In retrospect, De La Hoya lost many of his match-ups against other top-tiered, major opposition. However, it is also happens to be one of his highlights, as he only lost to the best and remained competitive against all of them, not getting totally routed or blown out like some other fighters on this list have in similar situations. In addition, nearly all of his losses on the judges’ scorecards were by one round, whereas his sole unanimous decision defeat (the second Mosley fight) was highly disputed one, and in the case of the Hopkins fight, he was ahead on one of the scorecards before being knocked out. His willingness to fight top opposition, even as he was on the downturn of his career, was commendable alone when compared to the gun-shy behavior shown by other boxers at or near his level. What keeps him from reaching the #1 or #2 slots is the fact that he did lose those bouts, regardless of how close he was. He may have fought the best, and he may have been one of the best, but he did not beat all of the best, and that has to be taken into account, ultimately. His accomplishments do garner him a good degree of acclamation, but not enough to be fairly considered the best boxer of the decade.
4. Marco Antonio Barrera
Overall Record (as of 2007): 63-6 (by KO: 42-1)
Decade Record (as of 2007): 14-4 (by KO: 6-1)
Notable Wins: Naseem Hamed (2001 – UD), Erik Morales (2002, 2004 – UD, MD), Johnny Tapia (2002 – UD), Kevin Kelley (2003 – TKO4), Paulie Ayala (2004 - TKO10), Rocky Juarez (2006 (twice) – SD, UD)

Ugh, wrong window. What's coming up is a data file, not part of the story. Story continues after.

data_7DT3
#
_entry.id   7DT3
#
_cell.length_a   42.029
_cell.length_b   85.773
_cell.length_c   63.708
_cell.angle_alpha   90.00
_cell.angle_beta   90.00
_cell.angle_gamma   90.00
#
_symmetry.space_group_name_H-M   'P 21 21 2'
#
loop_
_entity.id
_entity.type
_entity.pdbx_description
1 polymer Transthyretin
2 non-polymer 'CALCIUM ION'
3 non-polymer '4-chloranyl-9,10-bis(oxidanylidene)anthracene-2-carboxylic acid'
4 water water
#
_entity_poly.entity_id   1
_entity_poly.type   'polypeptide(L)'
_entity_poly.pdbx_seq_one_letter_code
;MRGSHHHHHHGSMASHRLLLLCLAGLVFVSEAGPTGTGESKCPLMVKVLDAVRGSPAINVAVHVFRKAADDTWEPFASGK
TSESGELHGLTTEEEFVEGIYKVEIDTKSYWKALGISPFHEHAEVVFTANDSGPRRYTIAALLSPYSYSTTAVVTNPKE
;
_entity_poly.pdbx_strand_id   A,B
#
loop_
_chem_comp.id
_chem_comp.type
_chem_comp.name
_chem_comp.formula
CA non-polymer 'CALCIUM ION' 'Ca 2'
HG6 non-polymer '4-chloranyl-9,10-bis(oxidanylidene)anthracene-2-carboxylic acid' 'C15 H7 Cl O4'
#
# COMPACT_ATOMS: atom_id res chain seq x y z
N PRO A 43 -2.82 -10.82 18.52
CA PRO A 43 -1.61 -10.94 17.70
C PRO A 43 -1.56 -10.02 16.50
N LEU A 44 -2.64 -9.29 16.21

Notable Losses: Erik Morales (2000 – SD), Manny Pacquiao (2003, 2007 – TKO11, UD), Juan Manuel Marquez (2007 – UD)
Championships: Super Bantamweight (WBO), Featherweight (WBC, IBO), Super Featherweight (WBC, IBF)
Marco Antonio Barrera was never one to shy away from getting rough, yet at the same time, was equally capable of putting on a splendorous display of boxing talent and technique. Earlier in the decade, though, he was more of the brawling type, and he faced his first test of the new millennium in Erik Morales, the WBC and WBO champion at super bantamweight. It was a violent and furious encounter with neither fighter willing to give in one bit. The champ, in the eyes of the judges, was the better man that night and scored a controversial split decision. Despite the loss, he gained more recognition in the process and would move up in weight to fight the bombastic, flashy, (and talented) Naseem Hamed. The undefeated IBO lightweight champion was hardly ever at a loss for words and Barrera was certainly not sparred from his usual smack talk. Being the sizable underdog in the fight, Barrera made Hamed pay and shocked many by dismantling him across the breadth of the fight. His in-ring antics couldn’t save him from Barrera picking his flaws apart and sending him around the ring (including having his head shoved into the ring-post in the final round…for good measure) and into defeat with a unanimous decision.